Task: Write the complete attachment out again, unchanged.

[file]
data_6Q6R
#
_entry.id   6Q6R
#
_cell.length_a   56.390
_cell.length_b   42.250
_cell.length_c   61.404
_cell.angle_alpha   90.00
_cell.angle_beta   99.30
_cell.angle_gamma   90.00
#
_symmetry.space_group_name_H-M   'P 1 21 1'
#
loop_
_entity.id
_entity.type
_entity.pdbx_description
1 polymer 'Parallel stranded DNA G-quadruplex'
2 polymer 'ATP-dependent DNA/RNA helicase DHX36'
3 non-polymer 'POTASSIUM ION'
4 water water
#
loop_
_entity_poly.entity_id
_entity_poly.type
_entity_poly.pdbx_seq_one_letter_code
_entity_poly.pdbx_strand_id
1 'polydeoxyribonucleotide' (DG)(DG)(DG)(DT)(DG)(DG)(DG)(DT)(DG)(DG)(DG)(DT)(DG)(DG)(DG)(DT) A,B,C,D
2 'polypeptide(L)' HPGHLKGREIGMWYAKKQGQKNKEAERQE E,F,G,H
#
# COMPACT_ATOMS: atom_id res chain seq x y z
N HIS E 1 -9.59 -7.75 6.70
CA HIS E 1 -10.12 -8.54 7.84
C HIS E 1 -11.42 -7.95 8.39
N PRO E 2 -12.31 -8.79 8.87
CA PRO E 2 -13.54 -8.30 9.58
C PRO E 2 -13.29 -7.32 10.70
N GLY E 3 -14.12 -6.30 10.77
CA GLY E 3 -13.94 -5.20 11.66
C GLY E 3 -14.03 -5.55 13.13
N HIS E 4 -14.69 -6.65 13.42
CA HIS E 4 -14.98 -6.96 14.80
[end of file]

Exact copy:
data_6Q6R
#
_entry.id   6Q6R
#
_cell.length_a   56.390
_cell.length_b   42.250
_cell.length_c   61.404
_cell.angle_alpha   90.00
_cell.angle_beta   99.30
_cell.angle_gamma   90.00
#
_symmetry.space_group_name_H-M   'P 1 21 1'
#
loop_
_entity.id
_entity.type
_entity.pdbx_description
1 polymer 'Parallel stranded DNA G-quadruplex'
2 polymer 'ATP-dependent DNA/RNA helicase DHX36'
3 non-polymer 'POTASSIUM ION'
4 water water
#
loop_
_entity_poly.entity_id
_entity_poly.type
_entity_poly.pdbx_seq_one_letter_code
_entity_poly.pdbx_strand_id
1 'polydeoxyribonucleotide' (DG)(DG)(DG)(DT)(DG)(DG)(DG)(DT)(DG)(DG)(DG)(DT)(DG)(DG)(DG)(DT) A,B,C,D
2 'polypeptide(L)' HPGHLKGREIGMWYAKKQGQKNKEAERQE E,F,G,H
#
# COMPACT_ATOMS: atom_id res chain seq x y z
N HIS E 1 -9.59 -7.75 6.70
CA HIS E 1 -10.12 -8.54 7.84
C HIS E 1 -11.42 -7.95 8.39
N PRO E 2 -12.31 -8.79 8.87
CA PRO E 2 -13.54 -8.30 9.58
C PRO E 2 -13.29 -7.32 10.70
N GLY E 3 -14.12 -6.30 10.77
CA GLY E 3 -13.94 -5.20 11.66
C GLY E 3 -14.03 -5.55 13.13
N HIS E 4 -14.69 -6.65 13.42
CA HIS E 4 -14.98 -6.96 14.80